Friday, November 15, 2013

Interview with Arnine Weiss, author of chick lit 'She Ain't Heavy'

Arnine Cumsky Weiss is a nationally certified sign language interpreter and a teacher of English as a second language. She has worked in the field of Deafness for over thirty years. She is the author of six books. BECOMING A BAR MITVAH: A TREASURY OF STORIES, BECOMING A BAT MITZVAH: A TREASURY OF STORIES (University of Scranton Press), THE JEWS OF SCRANTON (Arcadia Publishing), and THE UNDEFEATED (RID Press) and  THE CHOICE: CONVERTS TO JUDAISM SHARE THEIR STORIES (University of Scranton Press). Her second novel, SHE AIN’T HEAVY (Academy Chicago)was published in June, 2013. She is married to Dr. Jeffrey Weiss and is the mother of Matt, Allie, and Ben.

Visit Arnine’s website at

Socialize with Arnine!


About the Book:

Just when counter clerk Teddy Warner is about to be evicted from her Scranton apartment, she bumps into beautiful, brilliant, blond Rachel – her estranged childhood friend whose mother forbid their friendship thinking Teddy was beneath them.

Teddy and Rachel reconnect over hot chocolate and under New Year’s Eve fireworks.  Their discussion leads to an invitation. Soon, Teddy’s on her way to Philadelphia, where Rachel is a student, to share an apartment and begin an exciting new life in the City.

Teddy views Rachel as perfect.  Rachel can’t bring herself to shatter the image by letting on that she is having an affair with a married man. Just when Teddy is starting to feel at home, Rachel insists on some privacy.  Acting out her anger at being asked to stay away, Teddy indulges in a one-night stand.

When Teddy returns to their apartment the next morning, Rachel is being carried out on a stretcher – the victim of carbon monoxide poisoning. This unforeseen tragedy leaves Teddy alone in a strange city, with no money, no friends, and no connections.

As Teddy struggles to find her way, she meets a mentor at the same university Rachel previously attended who takes an interest in her, but with strings attached. She also develops a unique bond with the firefighter who rescued Rachel.  And yet, Teddy remains committed to helping Rachel get back on her feet, at a time when no one else who supposedly loves her can accept her in this diminished way.  Along the way, Teddy discovers her own strength in the roles of caretaker, lover, and friend.

Purchase your copy at AMAZON

Thank you for this interview!  I’d like to know more about you as a person first.  What do you do when you’re not writing?

I’m a sign language interpreter and I work with deaf kids in the Bronx. I also teach English as a second language and GED prep classes. I love riding my bike and spending time with my family.

When did you start writing?

I came to writing relatively late. I was inspired by my son’s survivorship of leukemia and his subsequent Bar Mitzvah. I started writing non-fiction and then made the crossover to fiction.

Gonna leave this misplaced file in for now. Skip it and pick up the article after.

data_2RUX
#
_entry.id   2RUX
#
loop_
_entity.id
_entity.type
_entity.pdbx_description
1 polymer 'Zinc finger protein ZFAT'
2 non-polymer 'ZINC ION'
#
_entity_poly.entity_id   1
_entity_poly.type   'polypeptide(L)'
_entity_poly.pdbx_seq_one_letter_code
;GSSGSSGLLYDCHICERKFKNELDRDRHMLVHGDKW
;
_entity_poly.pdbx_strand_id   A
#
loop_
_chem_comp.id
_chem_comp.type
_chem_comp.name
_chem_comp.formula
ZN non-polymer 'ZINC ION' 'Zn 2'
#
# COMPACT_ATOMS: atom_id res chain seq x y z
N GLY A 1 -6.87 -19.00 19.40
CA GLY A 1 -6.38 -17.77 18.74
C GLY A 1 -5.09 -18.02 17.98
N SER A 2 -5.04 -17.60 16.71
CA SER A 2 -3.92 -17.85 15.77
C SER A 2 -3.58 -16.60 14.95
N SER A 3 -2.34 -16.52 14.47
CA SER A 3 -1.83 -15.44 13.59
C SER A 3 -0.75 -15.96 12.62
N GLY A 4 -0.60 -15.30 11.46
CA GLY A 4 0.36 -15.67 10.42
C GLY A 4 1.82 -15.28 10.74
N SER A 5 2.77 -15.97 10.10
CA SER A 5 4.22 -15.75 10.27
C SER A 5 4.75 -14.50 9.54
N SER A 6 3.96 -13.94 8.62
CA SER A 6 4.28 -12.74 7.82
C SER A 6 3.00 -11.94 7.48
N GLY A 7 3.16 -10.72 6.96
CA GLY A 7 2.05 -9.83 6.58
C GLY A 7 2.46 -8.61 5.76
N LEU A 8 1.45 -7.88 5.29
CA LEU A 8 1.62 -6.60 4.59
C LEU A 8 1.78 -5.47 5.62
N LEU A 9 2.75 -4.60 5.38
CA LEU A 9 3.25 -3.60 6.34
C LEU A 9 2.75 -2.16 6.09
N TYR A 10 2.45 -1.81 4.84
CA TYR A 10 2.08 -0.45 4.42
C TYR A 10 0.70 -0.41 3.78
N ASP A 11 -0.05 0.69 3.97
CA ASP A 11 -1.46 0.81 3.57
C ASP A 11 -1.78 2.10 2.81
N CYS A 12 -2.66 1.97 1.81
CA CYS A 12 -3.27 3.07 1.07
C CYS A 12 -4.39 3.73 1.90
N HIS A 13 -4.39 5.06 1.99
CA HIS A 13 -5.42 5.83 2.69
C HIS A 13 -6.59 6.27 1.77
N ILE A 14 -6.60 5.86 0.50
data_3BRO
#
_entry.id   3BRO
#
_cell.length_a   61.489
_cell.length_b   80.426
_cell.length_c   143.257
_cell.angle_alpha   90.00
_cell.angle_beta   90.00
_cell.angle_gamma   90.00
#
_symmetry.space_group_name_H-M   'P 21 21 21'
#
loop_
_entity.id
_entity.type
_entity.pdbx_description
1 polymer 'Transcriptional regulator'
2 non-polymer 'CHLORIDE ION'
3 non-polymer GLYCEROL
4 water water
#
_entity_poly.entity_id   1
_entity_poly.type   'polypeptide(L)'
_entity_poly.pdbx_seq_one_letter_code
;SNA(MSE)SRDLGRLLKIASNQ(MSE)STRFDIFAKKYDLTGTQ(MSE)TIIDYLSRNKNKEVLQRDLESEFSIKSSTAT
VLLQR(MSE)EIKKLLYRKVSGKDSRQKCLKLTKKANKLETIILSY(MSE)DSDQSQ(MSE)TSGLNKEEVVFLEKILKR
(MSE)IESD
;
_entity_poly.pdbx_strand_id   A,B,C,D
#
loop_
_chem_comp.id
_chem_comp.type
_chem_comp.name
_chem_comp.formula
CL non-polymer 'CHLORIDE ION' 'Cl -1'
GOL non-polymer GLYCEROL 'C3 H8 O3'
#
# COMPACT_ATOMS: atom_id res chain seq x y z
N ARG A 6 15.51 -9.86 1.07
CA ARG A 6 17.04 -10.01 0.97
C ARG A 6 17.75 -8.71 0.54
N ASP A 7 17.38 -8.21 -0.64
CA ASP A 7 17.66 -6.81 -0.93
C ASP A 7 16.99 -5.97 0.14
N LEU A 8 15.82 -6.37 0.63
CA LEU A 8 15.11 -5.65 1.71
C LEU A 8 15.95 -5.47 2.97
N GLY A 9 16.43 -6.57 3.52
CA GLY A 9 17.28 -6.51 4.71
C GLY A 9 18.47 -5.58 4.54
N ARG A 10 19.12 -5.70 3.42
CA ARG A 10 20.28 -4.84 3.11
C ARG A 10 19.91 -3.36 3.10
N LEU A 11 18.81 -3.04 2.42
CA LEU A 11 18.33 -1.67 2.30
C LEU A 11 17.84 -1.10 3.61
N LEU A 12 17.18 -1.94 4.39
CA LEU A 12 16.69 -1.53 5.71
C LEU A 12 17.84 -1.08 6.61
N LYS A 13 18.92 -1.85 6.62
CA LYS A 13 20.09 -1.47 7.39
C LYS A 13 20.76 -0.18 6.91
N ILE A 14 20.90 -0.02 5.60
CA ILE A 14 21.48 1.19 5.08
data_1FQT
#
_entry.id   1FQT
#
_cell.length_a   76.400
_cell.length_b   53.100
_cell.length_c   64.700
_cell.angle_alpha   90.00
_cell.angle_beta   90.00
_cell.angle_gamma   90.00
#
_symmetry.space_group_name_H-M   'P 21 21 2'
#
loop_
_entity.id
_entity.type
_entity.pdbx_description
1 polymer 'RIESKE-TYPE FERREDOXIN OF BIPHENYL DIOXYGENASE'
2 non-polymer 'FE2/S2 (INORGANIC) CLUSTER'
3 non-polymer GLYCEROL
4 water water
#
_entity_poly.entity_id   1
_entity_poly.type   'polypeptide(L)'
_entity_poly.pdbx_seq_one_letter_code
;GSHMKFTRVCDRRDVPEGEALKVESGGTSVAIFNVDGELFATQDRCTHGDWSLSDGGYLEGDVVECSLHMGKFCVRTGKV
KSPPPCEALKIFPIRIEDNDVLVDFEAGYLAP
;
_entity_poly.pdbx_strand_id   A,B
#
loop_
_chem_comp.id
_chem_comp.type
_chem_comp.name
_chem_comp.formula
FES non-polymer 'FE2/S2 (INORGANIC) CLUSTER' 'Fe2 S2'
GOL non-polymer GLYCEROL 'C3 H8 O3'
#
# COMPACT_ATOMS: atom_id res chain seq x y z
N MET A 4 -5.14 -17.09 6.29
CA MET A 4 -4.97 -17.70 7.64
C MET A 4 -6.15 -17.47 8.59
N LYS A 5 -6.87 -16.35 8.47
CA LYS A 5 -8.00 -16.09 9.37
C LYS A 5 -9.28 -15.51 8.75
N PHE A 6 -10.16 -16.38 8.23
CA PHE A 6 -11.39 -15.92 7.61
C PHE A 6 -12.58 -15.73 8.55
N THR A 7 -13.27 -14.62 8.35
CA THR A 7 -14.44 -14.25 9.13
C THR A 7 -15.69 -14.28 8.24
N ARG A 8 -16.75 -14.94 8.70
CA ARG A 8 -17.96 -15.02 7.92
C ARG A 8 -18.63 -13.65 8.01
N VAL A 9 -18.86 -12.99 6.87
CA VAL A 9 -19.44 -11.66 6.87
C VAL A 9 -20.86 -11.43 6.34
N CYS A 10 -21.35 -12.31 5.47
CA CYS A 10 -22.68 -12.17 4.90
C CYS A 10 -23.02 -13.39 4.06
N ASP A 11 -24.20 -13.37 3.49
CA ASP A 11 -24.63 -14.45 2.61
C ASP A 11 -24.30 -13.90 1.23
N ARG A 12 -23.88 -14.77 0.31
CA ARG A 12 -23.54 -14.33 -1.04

As a published author, what would you say was the most pivotal point of your writing life?

Rather than one big “ah hah!” moment, I like to celebrate little triumphs along the way. Not too long ago, I was in a writing group and one of my colleagues told me that a particular piece of my writing was a “home run.” So I like to celebrate small victories because then they keep coming.

If you could go anywhere in the world to start writing your next book, where would that be and why?

My next book will be the sequel to my first novel, The Undefeated. There’s a scene in the school for the deaf in New England. I’d like to go there and see if for myself.

If you had 4 hours of extra time today, what would you do?

It’s a magnificent fall day. I’d like to walk outside and enjoy the fall foliage.

Where would you like to set a story that you haven’t done yet?

I’d like to tell a story that is told in three parts, and three different time periods – WWI, WWII and the present. The stories and characters are all interconnected.

Back to your present book, (add book title here), how did you publish it?

My agent, Janice Pieroni was amazing and diligent about finding a publisher for She Ain’t Heavy. She was awesome.

In writing your book, did you travel anywhere for research?

When I first started writing, I flew all over the country interviewing people. The internet has made it much easier to do research now. However I do like to get first  person perspectives, and I interviewed a young woman from Dunkin’ Donuts and several firemen about carbon monoxide.

Why was writing She Ain't Heavy so important to you?

I was working on another book when my mother died unexpectedly in 2005. I started writing She Ain’t Heavy as an homage to my mother.

Where do you get your best ideas and why do you think that is?

I know it sounds corny but I find inspiration from everything around me. Some guy knocked me off my bike in Central Park – I wrote about it. Some of the scenes in my books are straight out of my life, while others are all fiction.

Any final words?

Thank you so much for this opportunity!


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